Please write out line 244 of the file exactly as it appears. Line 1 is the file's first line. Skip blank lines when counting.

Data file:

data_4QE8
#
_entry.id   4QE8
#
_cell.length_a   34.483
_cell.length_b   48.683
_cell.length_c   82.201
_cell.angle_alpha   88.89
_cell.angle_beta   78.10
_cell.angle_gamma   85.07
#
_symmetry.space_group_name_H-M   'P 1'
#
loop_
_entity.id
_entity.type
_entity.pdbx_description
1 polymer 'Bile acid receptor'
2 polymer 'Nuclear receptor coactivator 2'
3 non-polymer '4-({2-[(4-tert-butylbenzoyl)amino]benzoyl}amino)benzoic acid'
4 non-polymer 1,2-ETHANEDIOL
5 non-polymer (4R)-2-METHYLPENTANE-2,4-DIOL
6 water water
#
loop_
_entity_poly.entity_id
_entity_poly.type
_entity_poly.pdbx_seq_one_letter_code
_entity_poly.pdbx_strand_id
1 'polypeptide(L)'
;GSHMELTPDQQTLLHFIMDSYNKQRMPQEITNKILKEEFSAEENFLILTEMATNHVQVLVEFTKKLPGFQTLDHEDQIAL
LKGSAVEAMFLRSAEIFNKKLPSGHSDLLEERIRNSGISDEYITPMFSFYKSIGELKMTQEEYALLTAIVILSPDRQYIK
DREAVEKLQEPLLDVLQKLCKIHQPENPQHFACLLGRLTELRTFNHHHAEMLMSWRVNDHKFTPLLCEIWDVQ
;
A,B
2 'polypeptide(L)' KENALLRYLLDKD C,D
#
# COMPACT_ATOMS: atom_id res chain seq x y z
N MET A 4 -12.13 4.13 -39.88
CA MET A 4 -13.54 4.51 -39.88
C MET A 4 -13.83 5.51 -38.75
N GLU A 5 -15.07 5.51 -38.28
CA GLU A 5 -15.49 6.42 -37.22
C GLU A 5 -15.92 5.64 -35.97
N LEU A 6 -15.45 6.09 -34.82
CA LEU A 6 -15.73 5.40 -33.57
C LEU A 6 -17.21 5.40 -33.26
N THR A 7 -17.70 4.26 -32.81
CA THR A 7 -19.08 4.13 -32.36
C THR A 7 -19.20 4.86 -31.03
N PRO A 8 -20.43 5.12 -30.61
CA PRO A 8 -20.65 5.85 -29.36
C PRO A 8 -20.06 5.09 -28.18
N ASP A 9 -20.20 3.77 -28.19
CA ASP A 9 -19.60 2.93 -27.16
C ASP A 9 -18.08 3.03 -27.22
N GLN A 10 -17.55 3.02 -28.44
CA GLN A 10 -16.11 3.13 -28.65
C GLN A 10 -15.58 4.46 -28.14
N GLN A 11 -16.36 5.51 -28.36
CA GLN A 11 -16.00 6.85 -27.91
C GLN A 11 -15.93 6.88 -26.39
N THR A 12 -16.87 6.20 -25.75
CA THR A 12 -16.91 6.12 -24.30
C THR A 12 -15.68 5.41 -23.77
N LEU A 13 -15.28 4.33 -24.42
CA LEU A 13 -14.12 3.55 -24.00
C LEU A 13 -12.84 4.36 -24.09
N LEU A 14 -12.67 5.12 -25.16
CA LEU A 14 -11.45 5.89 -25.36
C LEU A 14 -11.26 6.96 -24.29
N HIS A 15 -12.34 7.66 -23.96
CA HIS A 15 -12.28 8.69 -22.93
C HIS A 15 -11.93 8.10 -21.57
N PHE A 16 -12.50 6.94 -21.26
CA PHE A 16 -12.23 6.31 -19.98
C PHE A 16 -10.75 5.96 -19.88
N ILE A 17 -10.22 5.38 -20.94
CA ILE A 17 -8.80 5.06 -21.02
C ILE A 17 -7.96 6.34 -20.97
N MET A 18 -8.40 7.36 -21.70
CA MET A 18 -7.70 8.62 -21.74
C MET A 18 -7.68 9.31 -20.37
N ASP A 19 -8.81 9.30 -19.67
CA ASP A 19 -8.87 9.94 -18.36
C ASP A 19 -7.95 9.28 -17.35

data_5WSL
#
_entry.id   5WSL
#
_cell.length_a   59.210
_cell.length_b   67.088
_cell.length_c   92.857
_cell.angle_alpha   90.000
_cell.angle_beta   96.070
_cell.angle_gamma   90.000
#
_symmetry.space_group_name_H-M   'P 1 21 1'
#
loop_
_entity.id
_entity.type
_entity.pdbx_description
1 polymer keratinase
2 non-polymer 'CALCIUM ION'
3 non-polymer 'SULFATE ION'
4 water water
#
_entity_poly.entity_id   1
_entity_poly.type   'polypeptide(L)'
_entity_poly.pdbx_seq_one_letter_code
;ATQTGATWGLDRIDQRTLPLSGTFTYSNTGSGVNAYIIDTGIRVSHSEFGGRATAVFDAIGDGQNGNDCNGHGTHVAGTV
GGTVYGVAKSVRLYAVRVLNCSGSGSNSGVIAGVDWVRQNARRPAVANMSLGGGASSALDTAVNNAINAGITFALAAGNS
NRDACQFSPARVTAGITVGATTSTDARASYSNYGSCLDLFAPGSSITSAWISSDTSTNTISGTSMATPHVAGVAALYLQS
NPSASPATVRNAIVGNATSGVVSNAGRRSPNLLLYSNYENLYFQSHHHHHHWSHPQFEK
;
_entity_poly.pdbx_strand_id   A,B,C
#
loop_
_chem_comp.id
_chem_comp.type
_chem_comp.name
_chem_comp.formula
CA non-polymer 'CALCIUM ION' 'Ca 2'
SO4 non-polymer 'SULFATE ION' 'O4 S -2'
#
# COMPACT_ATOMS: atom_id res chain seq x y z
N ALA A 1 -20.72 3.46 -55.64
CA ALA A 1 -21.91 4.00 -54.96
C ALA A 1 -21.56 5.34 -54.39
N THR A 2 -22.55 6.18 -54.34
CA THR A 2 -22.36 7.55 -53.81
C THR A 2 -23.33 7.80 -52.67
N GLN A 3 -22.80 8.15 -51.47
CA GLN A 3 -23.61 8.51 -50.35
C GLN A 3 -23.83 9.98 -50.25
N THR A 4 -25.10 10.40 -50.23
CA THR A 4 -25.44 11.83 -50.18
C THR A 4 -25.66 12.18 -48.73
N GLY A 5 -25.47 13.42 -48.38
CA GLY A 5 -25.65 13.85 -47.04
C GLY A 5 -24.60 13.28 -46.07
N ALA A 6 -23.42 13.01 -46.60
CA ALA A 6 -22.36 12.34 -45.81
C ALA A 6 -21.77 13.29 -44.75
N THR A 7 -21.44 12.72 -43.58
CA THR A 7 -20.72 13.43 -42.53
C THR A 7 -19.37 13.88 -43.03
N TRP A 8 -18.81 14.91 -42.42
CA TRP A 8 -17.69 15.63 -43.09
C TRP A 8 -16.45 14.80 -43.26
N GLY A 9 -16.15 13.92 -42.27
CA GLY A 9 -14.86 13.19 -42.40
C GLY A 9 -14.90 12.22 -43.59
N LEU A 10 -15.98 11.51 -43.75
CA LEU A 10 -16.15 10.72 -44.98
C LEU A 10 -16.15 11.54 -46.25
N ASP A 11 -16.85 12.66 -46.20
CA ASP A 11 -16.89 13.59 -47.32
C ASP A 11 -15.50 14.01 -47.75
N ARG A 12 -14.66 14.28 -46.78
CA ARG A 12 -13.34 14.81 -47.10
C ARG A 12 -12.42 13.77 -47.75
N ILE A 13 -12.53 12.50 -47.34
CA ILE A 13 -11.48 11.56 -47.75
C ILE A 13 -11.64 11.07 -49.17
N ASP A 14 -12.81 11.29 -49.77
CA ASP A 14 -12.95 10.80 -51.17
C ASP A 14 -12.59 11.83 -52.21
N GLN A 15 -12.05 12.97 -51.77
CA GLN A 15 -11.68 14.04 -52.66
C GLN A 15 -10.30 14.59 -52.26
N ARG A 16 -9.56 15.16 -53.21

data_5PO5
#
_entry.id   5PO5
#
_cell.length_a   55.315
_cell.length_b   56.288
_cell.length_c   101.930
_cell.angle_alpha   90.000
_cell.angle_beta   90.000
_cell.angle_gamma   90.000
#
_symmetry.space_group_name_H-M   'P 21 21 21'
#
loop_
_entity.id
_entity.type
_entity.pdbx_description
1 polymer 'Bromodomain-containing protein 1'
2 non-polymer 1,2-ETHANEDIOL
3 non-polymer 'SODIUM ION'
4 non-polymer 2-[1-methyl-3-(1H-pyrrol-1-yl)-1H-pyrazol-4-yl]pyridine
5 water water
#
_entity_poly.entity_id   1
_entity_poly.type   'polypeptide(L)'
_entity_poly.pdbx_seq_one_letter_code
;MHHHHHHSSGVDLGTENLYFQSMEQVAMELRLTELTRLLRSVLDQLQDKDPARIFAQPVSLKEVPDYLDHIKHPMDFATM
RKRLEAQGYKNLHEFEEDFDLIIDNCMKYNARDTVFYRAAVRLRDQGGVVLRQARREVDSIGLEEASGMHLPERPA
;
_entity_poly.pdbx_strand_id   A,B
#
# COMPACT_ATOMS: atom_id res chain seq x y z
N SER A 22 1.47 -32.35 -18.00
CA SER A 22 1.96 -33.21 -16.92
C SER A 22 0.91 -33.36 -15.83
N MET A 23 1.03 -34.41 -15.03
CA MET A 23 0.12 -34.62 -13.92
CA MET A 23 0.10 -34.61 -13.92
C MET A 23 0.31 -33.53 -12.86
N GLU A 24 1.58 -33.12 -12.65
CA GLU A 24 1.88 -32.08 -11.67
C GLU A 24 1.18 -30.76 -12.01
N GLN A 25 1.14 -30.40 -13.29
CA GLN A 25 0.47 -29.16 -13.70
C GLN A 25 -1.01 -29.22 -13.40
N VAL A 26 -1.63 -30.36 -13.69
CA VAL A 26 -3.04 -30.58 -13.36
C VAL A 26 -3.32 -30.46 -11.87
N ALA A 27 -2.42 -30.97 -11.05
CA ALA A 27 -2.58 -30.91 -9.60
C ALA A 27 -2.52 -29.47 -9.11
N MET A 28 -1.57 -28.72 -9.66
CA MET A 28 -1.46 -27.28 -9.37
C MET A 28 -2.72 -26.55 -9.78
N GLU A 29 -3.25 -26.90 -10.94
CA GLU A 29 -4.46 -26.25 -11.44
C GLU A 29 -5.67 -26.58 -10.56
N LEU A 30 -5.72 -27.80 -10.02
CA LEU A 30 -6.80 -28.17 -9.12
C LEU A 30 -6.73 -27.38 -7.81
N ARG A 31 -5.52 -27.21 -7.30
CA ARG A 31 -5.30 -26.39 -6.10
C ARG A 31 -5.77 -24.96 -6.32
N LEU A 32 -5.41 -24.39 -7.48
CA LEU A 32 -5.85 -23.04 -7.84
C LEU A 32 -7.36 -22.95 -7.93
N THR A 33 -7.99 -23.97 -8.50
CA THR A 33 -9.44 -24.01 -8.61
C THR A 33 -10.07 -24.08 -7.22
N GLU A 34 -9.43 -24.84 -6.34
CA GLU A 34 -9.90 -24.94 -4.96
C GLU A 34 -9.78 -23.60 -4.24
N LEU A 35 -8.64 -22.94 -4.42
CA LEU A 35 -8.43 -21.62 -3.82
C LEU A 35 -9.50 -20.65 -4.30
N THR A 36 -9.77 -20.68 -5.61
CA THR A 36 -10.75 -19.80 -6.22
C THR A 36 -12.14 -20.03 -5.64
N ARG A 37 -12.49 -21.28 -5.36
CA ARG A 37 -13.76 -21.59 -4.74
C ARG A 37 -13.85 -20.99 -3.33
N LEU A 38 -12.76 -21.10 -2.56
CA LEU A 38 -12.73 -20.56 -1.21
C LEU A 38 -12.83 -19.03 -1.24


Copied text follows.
CA GLU A 34 -9.90 -24.94 -4.96